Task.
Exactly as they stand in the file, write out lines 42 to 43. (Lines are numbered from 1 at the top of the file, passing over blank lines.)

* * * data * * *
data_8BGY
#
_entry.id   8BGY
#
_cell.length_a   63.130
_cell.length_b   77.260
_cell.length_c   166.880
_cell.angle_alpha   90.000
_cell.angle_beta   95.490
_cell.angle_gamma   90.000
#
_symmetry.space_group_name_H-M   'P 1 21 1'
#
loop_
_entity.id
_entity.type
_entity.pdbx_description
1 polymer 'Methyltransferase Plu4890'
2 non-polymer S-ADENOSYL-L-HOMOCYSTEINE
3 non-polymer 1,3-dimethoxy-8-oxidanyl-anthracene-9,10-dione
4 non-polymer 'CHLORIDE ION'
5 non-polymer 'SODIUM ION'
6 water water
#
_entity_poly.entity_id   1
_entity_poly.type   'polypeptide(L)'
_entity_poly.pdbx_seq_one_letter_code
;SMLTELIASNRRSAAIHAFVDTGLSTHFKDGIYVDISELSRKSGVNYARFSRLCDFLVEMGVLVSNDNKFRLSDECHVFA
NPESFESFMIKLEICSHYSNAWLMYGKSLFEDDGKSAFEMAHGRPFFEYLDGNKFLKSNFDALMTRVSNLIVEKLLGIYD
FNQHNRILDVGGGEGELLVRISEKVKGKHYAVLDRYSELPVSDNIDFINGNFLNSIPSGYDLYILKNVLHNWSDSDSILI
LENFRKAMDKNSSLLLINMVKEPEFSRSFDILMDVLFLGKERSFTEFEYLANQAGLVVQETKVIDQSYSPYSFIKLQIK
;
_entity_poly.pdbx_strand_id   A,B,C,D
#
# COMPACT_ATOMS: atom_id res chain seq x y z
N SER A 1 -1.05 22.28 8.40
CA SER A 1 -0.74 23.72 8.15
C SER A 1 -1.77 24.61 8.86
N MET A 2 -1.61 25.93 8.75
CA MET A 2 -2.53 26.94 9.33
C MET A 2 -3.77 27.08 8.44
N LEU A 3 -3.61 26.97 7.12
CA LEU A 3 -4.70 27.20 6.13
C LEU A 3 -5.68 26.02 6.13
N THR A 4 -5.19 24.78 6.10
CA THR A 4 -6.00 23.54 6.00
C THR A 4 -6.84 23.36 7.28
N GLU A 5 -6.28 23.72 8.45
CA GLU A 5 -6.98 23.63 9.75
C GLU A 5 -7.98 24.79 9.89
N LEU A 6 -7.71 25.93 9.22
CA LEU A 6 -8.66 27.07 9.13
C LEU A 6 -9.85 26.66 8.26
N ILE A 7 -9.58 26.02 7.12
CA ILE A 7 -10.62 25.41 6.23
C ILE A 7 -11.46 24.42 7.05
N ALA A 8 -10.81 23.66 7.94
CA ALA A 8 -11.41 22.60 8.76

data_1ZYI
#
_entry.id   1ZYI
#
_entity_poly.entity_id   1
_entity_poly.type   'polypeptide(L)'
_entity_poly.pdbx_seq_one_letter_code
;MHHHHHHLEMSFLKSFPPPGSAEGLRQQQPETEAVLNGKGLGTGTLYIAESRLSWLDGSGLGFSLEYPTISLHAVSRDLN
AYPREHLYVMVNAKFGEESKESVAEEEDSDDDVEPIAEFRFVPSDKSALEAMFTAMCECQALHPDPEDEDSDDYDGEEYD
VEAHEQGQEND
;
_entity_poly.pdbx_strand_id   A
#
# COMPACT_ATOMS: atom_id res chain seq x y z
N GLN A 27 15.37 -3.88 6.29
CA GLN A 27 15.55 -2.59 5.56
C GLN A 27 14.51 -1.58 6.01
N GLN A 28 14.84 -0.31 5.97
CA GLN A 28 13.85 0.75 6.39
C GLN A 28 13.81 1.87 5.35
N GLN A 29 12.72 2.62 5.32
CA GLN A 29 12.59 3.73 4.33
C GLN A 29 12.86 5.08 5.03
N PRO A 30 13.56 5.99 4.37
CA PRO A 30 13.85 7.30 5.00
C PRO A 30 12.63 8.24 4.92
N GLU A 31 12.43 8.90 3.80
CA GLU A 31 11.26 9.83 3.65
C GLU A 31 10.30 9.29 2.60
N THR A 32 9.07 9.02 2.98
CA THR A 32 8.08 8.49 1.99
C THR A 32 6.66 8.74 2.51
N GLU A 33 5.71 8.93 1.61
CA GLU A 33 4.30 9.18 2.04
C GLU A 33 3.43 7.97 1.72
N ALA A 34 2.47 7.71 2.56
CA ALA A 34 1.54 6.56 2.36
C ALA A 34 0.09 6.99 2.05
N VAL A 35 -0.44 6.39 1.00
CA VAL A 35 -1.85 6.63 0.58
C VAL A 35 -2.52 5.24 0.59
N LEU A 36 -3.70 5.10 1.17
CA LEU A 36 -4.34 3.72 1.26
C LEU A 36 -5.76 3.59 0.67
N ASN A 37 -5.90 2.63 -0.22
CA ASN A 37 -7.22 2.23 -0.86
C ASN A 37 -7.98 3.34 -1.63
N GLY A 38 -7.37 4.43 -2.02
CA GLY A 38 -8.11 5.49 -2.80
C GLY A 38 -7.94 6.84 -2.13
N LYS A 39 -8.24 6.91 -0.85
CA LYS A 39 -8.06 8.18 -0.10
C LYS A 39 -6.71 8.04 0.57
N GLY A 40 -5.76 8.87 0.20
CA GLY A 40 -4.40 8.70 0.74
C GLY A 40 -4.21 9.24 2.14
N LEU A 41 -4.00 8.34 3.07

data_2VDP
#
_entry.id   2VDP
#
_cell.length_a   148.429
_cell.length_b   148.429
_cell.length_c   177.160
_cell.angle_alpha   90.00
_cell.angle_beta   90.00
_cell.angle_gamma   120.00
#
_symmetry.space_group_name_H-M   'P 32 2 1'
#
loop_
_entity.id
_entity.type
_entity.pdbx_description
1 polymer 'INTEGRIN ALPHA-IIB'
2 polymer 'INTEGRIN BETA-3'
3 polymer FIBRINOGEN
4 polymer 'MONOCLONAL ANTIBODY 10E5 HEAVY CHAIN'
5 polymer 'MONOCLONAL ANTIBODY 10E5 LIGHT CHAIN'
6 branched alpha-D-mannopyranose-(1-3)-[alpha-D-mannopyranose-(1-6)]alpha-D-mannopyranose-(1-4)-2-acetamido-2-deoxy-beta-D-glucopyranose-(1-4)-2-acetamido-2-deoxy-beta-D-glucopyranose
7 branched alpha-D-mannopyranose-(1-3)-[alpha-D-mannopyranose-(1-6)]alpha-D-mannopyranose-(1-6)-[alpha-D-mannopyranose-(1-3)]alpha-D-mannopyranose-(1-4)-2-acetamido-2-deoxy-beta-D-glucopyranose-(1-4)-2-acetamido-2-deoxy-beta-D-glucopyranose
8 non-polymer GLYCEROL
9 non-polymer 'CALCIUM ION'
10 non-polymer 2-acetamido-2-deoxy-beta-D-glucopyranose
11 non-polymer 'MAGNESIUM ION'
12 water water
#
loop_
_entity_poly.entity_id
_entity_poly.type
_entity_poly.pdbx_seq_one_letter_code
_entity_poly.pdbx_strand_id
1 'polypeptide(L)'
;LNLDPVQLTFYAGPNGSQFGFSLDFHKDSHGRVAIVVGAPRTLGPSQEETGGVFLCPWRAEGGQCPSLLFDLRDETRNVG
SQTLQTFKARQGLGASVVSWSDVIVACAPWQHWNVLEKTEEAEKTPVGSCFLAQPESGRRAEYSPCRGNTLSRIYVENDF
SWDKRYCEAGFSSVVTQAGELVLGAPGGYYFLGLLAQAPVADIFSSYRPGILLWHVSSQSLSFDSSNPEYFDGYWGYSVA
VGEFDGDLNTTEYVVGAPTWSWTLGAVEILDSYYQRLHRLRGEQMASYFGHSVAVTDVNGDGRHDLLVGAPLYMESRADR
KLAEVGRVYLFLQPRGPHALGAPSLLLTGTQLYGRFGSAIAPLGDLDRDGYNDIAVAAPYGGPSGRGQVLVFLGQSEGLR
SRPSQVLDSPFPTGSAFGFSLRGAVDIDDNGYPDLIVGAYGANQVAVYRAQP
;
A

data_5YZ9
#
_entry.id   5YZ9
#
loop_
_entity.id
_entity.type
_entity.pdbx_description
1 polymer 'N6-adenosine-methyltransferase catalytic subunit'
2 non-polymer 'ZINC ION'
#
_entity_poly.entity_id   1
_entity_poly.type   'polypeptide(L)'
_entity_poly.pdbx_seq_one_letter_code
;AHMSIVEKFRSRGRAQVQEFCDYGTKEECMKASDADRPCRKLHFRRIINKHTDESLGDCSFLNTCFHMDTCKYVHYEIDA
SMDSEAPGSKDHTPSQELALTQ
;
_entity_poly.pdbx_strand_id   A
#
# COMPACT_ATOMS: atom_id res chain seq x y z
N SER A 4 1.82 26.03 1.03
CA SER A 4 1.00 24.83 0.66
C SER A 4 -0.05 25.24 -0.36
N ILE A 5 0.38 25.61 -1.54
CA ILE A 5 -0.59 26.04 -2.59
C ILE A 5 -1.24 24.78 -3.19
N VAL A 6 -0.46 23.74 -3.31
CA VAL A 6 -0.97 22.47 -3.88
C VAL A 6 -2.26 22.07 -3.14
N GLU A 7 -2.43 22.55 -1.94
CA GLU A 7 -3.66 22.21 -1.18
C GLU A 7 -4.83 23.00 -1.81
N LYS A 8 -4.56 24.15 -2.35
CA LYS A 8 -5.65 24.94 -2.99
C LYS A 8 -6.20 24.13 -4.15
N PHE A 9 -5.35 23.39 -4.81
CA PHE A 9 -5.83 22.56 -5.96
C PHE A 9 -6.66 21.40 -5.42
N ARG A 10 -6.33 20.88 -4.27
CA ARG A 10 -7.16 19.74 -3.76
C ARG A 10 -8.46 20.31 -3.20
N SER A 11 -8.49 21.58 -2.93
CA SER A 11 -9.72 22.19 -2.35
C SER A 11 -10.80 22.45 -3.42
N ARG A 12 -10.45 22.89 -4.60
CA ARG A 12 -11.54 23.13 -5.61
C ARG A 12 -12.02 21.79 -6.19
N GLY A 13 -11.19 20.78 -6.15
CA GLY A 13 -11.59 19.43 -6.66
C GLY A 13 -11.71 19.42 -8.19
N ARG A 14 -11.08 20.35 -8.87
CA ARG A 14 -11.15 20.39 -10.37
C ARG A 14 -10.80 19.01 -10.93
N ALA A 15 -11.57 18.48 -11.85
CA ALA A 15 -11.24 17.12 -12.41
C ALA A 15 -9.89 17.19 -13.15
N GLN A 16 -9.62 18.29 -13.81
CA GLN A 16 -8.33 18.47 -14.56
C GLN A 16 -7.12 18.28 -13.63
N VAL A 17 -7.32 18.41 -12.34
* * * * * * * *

N LEU A 3 -3.61 26.97 7.12
CA LEU A 3 -4.70 27.20 6.13